Dec 15 2012

Then & Now: The Home of Driver Foxhall Keene in Old Westbury


The hometown favorite of the 1905 and 1908 Vanderbilt Cup Races was millionaire sportsman and Wall Street broker Foxhall Keene. Keene lived just one mile north of the 1904 and 1906 starting lines in his Old Westbury estate called “Rosemary Hall.” The house still stands today.

Enjoy,

Howard Kroplick


Foxhall Keene

Foxhall Keene was a true sportsman, proficient in auto racing, polo, equestrian riding, football and shooting.

Since the origin of the car determined the entry's representation, American-born Keene and his Mercedes drove for Germany. Regardless, spectators cheered wildly each time Keene, his mechanician William Luttgen and their #5 racer passed the grandstand during the 1905 Vanderbilt Cup Race.

Keene and Luttgen taking the Guiness Woods Turn in Old Westbury before hitting a telegraph pole in Albertson.

Keene tried again in the 1908 Vanderbilt Cup Race. This time, his #18 Mercedes lasted only four of the 11 laps when he cracked a cylinder in Jericho.


Rosemary Hall (1902-1930s)

The layout for the first floor of Rosemary Hall

A 1906 postcard of Keene's home.

Foxhall Keene and William Luttgen on the driveway of Rosemary Hall.

The Georgian Revival stuccoed mansion has a two-story high, Corinthian-column portico marking an entrance to a great hall.

The entrance staircase.

Formal gardens flanked each side of the mansion.

Keene enjoyed fox hunting on his estate and in the Old Westbury area.


Rosemary Hall- 1940

Following the 1929 market crash, Keene sold Rosemary Hall to William Grace Holloway, who renamed it Foxland.


Rosemary Hall-1970

In 1969, the estate was sold to New York Institute of Technology (NYIT). Later, the estate was sold to a land developer.


Rosemary Hall-2004

In late 1999, the house was sold again and a major renovation began. The beautiful columns were removed.


Rosemary Hall-2007


Rosemary Hall- December 15, 2012

The restoration continues.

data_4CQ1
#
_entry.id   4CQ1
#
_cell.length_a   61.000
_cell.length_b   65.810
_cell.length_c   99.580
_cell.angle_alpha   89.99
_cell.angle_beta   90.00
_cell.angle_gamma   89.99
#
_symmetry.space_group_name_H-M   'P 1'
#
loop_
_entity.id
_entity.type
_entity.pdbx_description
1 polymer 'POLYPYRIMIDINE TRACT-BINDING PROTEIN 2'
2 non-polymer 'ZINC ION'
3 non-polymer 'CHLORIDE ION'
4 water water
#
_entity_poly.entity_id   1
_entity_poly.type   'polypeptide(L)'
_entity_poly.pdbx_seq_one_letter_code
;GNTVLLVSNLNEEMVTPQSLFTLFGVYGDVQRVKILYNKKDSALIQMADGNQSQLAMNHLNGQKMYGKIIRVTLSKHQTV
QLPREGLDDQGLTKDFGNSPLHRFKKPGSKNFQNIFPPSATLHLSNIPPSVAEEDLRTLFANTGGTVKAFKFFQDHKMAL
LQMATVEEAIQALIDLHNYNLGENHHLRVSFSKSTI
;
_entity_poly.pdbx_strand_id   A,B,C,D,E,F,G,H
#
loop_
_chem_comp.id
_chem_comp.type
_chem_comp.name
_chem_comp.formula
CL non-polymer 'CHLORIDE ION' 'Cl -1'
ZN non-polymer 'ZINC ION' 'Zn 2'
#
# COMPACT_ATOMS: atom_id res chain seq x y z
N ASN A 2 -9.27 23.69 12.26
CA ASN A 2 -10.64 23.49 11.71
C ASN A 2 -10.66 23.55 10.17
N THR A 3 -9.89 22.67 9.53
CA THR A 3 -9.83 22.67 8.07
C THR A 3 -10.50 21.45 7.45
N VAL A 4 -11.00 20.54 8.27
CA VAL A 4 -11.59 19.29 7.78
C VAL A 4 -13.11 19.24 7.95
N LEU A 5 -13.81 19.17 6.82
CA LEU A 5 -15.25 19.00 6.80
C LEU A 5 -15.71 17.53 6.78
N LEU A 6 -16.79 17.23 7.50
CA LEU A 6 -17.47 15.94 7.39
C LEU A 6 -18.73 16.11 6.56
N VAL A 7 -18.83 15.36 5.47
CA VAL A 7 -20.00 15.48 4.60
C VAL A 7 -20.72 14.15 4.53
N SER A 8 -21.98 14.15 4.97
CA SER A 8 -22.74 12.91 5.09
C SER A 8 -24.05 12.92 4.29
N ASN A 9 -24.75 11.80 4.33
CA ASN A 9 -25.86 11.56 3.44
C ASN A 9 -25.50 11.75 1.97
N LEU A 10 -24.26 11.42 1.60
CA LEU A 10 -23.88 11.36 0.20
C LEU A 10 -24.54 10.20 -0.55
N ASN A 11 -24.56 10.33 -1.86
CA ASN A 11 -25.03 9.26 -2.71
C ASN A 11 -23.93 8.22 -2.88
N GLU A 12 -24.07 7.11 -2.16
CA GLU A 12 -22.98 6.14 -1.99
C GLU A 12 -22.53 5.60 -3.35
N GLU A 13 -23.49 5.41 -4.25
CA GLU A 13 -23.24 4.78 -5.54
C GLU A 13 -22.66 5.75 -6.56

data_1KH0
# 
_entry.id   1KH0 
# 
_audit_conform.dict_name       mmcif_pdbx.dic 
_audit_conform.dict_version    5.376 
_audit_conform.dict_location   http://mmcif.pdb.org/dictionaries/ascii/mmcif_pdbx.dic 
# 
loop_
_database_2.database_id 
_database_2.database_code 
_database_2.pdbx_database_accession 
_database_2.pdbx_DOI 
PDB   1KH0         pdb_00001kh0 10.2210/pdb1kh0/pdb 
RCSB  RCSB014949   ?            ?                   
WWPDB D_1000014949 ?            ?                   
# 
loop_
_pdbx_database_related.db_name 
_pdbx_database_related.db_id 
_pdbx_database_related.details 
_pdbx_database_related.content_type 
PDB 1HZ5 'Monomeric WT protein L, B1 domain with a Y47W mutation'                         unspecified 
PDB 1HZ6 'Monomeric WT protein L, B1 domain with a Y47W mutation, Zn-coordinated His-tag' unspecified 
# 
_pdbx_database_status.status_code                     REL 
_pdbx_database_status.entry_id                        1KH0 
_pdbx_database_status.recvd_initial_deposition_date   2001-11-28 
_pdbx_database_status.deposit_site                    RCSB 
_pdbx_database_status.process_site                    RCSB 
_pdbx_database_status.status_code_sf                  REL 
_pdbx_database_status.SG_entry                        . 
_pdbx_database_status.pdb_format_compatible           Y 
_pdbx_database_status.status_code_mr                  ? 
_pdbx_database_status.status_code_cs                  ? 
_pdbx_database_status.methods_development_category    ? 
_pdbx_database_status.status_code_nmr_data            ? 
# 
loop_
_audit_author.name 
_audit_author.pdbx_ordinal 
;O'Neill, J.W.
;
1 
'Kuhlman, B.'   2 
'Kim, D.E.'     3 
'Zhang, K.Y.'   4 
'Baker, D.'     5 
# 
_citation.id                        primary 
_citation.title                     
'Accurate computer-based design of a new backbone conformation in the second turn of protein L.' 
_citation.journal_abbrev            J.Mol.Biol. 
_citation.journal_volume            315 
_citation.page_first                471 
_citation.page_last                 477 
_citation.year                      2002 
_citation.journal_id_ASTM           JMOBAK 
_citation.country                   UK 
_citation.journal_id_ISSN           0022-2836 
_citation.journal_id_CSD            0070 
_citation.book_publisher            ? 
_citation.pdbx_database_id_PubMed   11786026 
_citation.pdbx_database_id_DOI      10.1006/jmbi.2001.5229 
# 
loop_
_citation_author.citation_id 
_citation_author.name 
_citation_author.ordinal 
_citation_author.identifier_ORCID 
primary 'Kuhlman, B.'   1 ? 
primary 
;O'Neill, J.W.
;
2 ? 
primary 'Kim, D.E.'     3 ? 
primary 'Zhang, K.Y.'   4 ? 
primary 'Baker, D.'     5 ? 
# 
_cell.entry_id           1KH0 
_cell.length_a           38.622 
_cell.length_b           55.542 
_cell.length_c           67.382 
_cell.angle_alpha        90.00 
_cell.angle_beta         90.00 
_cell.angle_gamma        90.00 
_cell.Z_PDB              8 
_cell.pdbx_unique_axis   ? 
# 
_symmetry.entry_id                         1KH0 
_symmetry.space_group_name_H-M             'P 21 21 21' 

The spectacular Corinthian columns are back up!



Comments

Dec 16 2012 Lou 11:40 AM

Great pictures and I’m glad the columns are back up….

Dec 25 2012 Tom 8:50 AM

I’m pleased that the house wasn’t sub-divided or destroyed!  Have a great day Howard.

Dec 25 2012 Ted Reina 11:58 PM

Better late than never,but I want to wish every one a MERRY CHRISTMASS. I had trouble with the computer, Great pictures,as usual of everything you send Howard. Yes it is the Carriage Museum in stony brook. Trying to catch up on things,It’s 11:57 now

Dec 26 2012 Ted Reina 4:33 PM

Just to let you know ,I have noticed that the time on my the comments is off by 1 hour,I don’t think it takes 1 hour to get to the site,does it? that’s why I put the time on my last comment,just to see if I’m right. Still catching up on all the pictures that have been posted,get back you as soon as I’m done,for some comments.  Time is 4:33pm 12/26

Dec 26 2012 Howard Kroplick 5:52 PM

Ted, all comments are moderated and reviewed prior to posting due to the proliferation of comment spam.

Dec 27 2012 Ted Reina 6:46 PM

Did you read in todays Newsday about the two-dozen frame houses in East Hampton dating from between 1700-1850? they say new owners may take them down and they’re fighting it.It’s in the Our Towns section Framing A PRESERVATION Plan Proposal aims to keep 1700-1850- era frame houses intact, Just thought I’d let you all know

Mar 29 2013 Phil Morris 2:05 PM

This is wonderful and nice to know its being restored. I first read about the place in Monica Randall’s book, ” The Mansions of Long Island’s Gold Coast ” and she shed more light on the second owner. What a beautiful mansion.

Apr 13 2013 elise holloway 4:42 PM

I have pictures of interior. This was my grandparents house.  I have a few stories to tell! We had great fun there as children.

Apr 13 2013 Howard Kroplick 9:14 PM

Hi Elise:

Thanks for your comment!!

If you wish to share these photos, please email jpegs to me at .(JavaScript must be enabled to view this email address) .

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